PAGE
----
Blurred lines between labour and leisure

Untitled Infographic

As a direct result of the ever-evolving technological world we find ourselves immersed in, old perceptions about work are undergoing a complete reconstruct. Gregg has coined the term, “presence bleed”, which “arises when the workplace and the home are seen as interchangeable locations for work that fluctuate in degrees of attractiveness depending on the nature of the competing tasks to be completed.” This is a growing phenomenon — people are increasingly enjoying, and are capable of, flexible working conditions which allow them to work from home occasionally. This infographic looks at the quantitative data that has been collected on the liquid labour phenomenon and also explores the ways in which it has altered old perceptions about work.

Those who choose to work from home are however struggling to distinguish what actually counts as work due to the fact that the boundaries between labour and leisure, work and home have blurred to such an extent (Gregg). This is what is known as liquid labour, when labour and leisure pour into each other. This has proven to surface several consequences such as those discussed in the infographic as well as “difficulty maintaining family relationships, using days off to catch up on unfinished tasks, as well as regular interruptions to sleep patterns and other physical ailments” (Gregg).


Gregg, M. ‘Function Creep: Communication technologies and anticipatory labour in the information workplace’


6 thoughts on “Blurred lines between labour and leisure

  1. I don’t believe that online work could be for everyone no matter how much it continues to increase, your right it is that distinction between work and leisure that can become to blurred. I have seen statistics that state that people are more productive when they work from home but sometimes I find that hard to believe. Your infographic statistics chosen highlight the issues with that distinction between work and leisure well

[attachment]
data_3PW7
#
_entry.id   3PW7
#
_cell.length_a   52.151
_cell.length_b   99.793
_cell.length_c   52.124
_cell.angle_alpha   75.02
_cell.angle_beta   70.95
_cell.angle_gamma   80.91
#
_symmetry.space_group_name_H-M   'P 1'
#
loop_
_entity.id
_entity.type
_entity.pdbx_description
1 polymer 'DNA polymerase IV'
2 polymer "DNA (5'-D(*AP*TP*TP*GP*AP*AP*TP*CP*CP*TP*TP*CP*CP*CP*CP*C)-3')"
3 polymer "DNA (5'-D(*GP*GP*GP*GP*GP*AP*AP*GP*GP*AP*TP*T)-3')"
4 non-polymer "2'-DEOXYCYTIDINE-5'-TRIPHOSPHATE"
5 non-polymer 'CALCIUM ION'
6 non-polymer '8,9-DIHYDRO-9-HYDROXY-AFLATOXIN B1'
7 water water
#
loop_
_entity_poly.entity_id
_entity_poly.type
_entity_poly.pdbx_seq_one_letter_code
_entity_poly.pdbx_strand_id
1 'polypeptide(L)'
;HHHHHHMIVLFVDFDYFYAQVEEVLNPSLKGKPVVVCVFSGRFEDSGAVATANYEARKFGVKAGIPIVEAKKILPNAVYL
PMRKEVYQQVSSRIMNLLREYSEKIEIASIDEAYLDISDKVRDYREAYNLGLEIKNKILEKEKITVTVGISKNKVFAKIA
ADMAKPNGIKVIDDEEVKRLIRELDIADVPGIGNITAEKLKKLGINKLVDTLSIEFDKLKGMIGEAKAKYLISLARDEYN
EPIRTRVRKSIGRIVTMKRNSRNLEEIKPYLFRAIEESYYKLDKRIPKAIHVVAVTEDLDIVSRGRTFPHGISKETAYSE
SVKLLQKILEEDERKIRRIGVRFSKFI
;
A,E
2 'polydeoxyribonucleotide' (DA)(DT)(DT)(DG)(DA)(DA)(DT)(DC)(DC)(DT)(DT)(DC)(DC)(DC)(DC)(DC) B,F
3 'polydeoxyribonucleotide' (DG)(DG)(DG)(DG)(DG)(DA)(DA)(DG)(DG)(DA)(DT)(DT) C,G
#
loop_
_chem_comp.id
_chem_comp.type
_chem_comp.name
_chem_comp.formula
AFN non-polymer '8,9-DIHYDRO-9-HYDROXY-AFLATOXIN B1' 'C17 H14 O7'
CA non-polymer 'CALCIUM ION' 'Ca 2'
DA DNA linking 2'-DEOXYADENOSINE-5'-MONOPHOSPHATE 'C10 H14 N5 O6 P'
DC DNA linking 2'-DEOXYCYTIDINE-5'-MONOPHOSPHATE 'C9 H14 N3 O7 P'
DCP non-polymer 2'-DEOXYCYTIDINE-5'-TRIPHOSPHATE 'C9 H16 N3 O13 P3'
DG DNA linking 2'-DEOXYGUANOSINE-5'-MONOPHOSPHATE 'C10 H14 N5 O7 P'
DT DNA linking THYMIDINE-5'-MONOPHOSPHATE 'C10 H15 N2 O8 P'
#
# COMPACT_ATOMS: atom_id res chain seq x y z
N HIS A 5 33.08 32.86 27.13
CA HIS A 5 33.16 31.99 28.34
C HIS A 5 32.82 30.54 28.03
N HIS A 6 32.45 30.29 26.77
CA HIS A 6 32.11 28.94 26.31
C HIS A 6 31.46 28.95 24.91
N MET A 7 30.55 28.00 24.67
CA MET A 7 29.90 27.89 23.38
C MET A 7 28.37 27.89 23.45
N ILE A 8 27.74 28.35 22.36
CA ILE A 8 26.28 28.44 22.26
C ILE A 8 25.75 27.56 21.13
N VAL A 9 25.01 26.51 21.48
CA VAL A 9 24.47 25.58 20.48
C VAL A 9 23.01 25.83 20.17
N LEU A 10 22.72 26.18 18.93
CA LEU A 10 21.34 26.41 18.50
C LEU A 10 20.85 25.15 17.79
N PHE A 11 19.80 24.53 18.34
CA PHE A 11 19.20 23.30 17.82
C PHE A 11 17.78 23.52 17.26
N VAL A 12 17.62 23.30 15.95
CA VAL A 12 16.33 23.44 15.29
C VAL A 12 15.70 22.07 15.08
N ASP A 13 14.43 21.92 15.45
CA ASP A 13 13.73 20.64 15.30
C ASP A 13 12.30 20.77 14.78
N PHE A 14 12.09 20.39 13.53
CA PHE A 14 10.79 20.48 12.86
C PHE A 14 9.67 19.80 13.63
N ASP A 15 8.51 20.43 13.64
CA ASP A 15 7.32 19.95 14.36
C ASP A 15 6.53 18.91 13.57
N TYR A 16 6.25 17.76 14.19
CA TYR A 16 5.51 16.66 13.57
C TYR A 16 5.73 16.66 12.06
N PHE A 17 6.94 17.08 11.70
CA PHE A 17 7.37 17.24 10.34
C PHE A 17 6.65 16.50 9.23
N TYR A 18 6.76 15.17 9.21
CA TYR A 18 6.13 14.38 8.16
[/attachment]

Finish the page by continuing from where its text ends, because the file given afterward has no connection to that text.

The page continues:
2. This presence bleed could also be seen in casual workers who can be called into work with nothing more than a call or email. I know personally that is what happens to me, disrupting plans with friends and family. The ease of access to workers essentially created the casual position, allowing workers to be called only when needed. Just something to think about!

  3. I really like your infographic – very clear and interesting use of information! It is interesting that workers recorded that they got more done by working remotely. Personally I think I would get distracted easily by different factors in the home environment and would feel more productive in a workplace situation. Still, it is great that we are able to have such flexible options when it comes to work. Great post! 🙂

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